What Are Geographical Features

What Are Geographical Features

Geographic features are characteristic features of the Earth, whether natural or artificial. Natural geographical features are made of ecosystems and landforms. For instance, physical environmental factors or terrain types are natural geographic features. On the other hand, other engineered forms or human settlements are referred to as artificial geographical features.

Types of Artificial Geographical Features

Artificial geographic features include bridges, highways, railroads, airports, dams, buildings, and reservoirs. They are part of the anthroposphere because they are geographic features made by man.

Planet Earth is replete with diverse physical features ranging from deserts and oceans to mountains and plains.

First, let’s examine the tallest geographical features of the Earth: Mountains. A mountain is a landform that grows conspicuously above its surroundings, typically having a relatively confined summit area with steep slopes. It is quite rare for mountains to exist individually; in many cases, they occur in ranges or elongated chains. For instance, Mount Everest, the tallest mountain in the world, is one of the mountains in the Himalayan Mountain chain. Mountains which make up about 20% of Earth’s landmass exist on all 7 continents.

At the base of some mountains, there are a series of foothills or “piedmont”. They are gradual rises in height and are a transition between mountains and plains. Away from the mountains, there are separate hills which exist on their own. Hills, just like mountains, are raised areas of the earth’s surface, however, they are less steep and not as high as mountains. U.S. Geological Survey says that there is no official disparity between mountains and hills. The United States and the United Kingdom used to describe hills as summits below 1,000 feet. However, in the mid-twentieth century, both countries discarded the definition.

Another geographical feature is the plateau. It is an area of highland that is significantly raised above the surrounding area.

There are 2 major types of plateau: Volcanic plateaus and dissected plateaus. A dissected plateau is formed due to upward motion in the Earth’s crust as a result of gradual collision of tectonic plates. This gives rise to a volcanic plateau being formed from many little volcanic eruptions that overtime accumulate slowly. Even though plateaus are higher than the surrounding terrain, they are different from mountain ranges as they are flat.

The mesa is another flat-topped elevation. It is an isolated, flat-topped hill or ridge which is bounded by steep escarpments from all sides and distinctly erects above a surrounding plain. Mesa consists of soft flat-lying sedimentary rocks insulated by durable layers of hard rock. These durable layers behave like a caprock which forms the flat summit.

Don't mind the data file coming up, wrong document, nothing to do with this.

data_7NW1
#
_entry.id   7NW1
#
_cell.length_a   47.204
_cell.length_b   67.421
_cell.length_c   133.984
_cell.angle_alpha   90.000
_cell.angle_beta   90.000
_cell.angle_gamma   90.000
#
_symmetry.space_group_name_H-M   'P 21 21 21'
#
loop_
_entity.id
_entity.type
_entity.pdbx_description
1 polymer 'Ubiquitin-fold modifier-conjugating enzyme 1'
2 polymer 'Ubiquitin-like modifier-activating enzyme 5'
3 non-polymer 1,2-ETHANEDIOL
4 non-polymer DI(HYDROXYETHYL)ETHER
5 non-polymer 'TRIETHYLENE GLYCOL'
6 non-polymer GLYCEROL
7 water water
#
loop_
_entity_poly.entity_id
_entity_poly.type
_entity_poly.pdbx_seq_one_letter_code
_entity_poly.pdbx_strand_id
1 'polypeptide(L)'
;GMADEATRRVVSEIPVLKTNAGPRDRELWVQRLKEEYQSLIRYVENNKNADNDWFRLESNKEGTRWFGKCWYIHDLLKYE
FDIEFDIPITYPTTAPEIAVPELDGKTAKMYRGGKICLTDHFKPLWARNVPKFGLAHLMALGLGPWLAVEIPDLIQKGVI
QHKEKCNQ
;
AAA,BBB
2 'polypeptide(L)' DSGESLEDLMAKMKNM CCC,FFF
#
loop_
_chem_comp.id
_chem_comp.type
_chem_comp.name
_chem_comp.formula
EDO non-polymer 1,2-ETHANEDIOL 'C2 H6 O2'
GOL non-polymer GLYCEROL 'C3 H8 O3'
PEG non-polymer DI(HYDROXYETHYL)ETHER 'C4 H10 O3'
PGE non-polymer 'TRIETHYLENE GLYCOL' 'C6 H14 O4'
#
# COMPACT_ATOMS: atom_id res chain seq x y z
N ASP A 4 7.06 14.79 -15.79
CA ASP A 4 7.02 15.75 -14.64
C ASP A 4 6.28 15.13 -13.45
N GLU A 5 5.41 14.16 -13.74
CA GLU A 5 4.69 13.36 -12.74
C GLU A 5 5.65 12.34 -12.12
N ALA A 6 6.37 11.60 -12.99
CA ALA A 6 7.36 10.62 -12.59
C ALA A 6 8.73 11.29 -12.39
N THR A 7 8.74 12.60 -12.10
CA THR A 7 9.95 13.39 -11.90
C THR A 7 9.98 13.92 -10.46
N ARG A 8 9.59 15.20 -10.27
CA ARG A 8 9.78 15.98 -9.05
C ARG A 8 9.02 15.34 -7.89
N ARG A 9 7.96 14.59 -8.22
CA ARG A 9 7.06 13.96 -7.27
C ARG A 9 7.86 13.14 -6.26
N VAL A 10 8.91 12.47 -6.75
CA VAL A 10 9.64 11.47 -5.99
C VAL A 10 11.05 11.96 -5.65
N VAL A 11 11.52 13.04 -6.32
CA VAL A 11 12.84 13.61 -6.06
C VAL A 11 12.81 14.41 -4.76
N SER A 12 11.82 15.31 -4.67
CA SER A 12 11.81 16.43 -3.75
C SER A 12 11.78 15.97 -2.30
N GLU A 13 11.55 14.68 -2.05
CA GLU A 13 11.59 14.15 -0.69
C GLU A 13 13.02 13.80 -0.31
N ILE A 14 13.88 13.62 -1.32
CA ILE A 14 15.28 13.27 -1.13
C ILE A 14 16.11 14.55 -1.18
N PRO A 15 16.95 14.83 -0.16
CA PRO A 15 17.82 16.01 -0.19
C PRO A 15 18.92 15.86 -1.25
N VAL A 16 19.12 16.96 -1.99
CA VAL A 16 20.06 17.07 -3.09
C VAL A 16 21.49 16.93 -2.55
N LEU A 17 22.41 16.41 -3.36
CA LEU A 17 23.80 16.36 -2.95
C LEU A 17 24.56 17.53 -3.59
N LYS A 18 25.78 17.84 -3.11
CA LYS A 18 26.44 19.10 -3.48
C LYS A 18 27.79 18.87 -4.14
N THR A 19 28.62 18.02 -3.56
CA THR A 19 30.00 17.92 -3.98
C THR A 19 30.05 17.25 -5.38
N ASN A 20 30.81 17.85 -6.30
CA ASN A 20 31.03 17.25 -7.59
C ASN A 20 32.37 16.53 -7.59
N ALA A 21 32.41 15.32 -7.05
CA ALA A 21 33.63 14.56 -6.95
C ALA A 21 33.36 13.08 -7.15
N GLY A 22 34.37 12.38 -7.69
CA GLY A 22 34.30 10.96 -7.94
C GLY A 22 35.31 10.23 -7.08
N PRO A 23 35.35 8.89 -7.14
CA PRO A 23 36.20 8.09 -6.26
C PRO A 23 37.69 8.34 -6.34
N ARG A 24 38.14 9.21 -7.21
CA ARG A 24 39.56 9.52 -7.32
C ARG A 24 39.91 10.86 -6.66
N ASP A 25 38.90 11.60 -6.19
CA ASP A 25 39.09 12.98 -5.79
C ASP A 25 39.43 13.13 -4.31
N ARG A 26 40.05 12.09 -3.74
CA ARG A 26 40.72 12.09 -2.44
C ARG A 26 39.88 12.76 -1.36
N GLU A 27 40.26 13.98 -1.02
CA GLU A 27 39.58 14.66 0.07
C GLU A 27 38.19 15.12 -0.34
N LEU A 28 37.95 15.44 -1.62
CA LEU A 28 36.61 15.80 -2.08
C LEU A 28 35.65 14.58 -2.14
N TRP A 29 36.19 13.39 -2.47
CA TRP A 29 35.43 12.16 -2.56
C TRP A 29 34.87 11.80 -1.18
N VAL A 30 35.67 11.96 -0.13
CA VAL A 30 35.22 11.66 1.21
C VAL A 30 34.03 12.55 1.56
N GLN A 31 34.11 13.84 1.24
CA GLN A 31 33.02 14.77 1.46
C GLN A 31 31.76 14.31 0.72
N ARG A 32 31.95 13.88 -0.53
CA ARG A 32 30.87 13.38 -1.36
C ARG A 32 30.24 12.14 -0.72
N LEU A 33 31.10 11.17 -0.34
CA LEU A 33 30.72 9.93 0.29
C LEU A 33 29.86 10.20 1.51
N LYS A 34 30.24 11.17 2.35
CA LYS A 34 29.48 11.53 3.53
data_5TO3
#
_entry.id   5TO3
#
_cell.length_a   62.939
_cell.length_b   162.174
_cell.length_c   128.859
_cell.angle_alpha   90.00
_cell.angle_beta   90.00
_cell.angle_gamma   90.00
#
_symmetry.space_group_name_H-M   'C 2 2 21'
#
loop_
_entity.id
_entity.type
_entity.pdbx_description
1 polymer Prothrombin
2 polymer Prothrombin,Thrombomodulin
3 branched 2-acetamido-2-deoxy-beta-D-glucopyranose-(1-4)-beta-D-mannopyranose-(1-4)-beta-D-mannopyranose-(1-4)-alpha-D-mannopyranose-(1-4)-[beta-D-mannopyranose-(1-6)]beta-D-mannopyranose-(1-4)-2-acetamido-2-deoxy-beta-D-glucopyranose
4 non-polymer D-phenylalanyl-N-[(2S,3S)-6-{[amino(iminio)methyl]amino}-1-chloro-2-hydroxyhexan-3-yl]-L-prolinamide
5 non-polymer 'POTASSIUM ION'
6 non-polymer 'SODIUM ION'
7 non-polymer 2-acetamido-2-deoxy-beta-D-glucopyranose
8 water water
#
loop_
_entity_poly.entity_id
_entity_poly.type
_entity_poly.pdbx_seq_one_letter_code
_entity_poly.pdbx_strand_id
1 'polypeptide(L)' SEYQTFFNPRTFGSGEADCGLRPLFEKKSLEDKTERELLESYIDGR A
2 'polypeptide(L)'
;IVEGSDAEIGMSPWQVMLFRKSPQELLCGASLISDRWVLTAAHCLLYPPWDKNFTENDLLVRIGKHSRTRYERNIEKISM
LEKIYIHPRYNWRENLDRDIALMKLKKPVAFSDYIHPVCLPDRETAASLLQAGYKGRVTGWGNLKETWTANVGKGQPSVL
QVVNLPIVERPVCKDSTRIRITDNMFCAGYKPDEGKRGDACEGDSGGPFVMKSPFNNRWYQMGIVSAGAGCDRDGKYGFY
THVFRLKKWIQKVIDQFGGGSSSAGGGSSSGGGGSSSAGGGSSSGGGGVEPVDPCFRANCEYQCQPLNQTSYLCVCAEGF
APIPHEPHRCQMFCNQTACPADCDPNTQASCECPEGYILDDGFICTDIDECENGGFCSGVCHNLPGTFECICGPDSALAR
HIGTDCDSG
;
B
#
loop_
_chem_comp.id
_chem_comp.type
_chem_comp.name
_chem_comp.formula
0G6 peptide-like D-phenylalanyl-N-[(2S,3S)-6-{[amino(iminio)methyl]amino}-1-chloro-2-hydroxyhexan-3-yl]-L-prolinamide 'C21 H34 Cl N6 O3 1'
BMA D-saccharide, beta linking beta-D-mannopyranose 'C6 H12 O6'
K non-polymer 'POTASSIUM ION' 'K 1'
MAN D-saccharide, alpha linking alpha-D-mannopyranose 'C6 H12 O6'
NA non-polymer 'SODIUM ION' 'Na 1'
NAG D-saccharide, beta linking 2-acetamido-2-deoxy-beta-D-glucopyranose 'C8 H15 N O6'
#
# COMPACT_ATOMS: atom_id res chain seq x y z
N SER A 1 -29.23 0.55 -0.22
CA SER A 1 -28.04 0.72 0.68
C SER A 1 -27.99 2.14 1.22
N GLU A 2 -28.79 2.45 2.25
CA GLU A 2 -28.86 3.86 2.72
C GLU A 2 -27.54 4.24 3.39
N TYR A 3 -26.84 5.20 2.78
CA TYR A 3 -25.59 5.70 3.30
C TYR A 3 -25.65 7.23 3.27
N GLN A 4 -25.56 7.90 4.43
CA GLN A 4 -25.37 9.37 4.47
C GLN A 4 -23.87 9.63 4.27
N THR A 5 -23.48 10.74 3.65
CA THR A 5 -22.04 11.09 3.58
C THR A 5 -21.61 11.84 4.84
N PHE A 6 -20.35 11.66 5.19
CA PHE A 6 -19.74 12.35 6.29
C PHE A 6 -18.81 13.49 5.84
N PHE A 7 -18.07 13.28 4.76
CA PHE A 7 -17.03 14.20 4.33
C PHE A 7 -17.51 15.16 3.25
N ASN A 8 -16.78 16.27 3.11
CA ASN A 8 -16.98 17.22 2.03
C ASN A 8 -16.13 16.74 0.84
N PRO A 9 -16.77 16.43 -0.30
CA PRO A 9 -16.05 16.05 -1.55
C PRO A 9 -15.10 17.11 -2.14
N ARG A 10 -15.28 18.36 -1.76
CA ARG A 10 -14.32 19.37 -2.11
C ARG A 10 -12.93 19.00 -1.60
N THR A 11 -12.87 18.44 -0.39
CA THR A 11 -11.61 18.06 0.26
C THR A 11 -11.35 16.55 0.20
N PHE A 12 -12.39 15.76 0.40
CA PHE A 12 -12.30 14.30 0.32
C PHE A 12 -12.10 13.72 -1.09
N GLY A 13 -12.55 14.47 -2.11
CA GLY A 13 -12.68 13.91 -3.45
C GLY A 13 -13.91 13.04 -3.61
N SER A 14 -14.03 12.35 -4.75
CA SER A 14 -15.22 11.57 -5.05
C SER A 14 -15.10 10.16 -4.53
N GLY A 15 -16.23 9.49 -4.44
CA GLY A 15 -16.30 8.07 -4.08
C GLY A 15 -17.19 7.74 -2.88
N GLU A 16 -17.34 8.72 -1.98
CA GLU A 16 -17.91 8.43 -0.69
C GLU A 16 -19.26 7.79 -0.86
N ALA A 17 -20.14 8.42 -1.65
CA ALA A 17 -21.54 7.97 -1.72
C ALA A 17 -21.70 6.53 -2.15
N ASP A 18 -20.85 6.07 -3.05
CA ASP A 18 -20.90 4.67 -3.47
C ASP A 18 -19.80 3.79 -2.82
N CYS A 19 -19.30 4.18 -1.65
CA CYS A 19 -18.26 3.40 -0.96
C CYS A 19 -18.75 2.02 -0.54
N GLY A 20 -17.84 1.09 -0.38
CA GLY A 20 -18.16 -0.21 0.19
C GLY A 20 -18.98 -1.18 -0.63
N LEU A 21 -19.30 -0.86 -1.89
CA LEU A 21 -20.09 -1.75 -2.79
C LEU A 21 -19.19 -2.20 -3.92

Valleys lie in between some of the elevated geographical features. A valley is a stretched depression of the surface of the earth, popularly formed by rivers and occur between ranges of mountains and hills or on plains. Deep valleys formed by the tectonic plate movements are known as rift valleys, while very deep and narrow valleys of similar appearance are known as gorges.

A plain is another geographical feature which can be defined as any level area of the surface of the Earth which exhibits small local relief and gentle slopes. Plains vary largely in size, with the smallest one occupying up to 10 acres.

Geographic Information Science After GIS

Geographic Information Science After GIS

A look at the proceedings of the most important conferences in geographic information science reveals the disappearance of a topic that has been at the core of our discipline from the first day: GIS. Apparently, we either know everything about GIS, or researchers simply got bored with the topic and turned to other, more interesting research areas (I think the truth is somewhere in between).
Of course, there are still other important topics within the broader field, such as wayfinding/routing and data integration/interoperability. But in my opinion, those topics will face the same destiny – the most relevant research questions will be solved, and the solutions will be put into practice by the industry. Which brings up the question of what will be the future research topics we are going to tackle – or, to put it more drastically: will there still be a right to exist for GI science as an independent discipline?

The current hot research topics in our field suggest that the per-definition interdisciplinary GIs science community will become even more interdisciplinary. We do no longer stick to the core topic of computing spatial information, but we are taking disciplines such as cognitive science (spatial cognition), AI (spatial reasoning), and – of course – ideas of Web 2.0 (trust networks) into account. From a political perspective, the need for research on privacy becomes more and more pressing. Beyond those current topics, there is still a significant amount of research done on very basic topics, and I do not think that we will run out of such topics in the near future.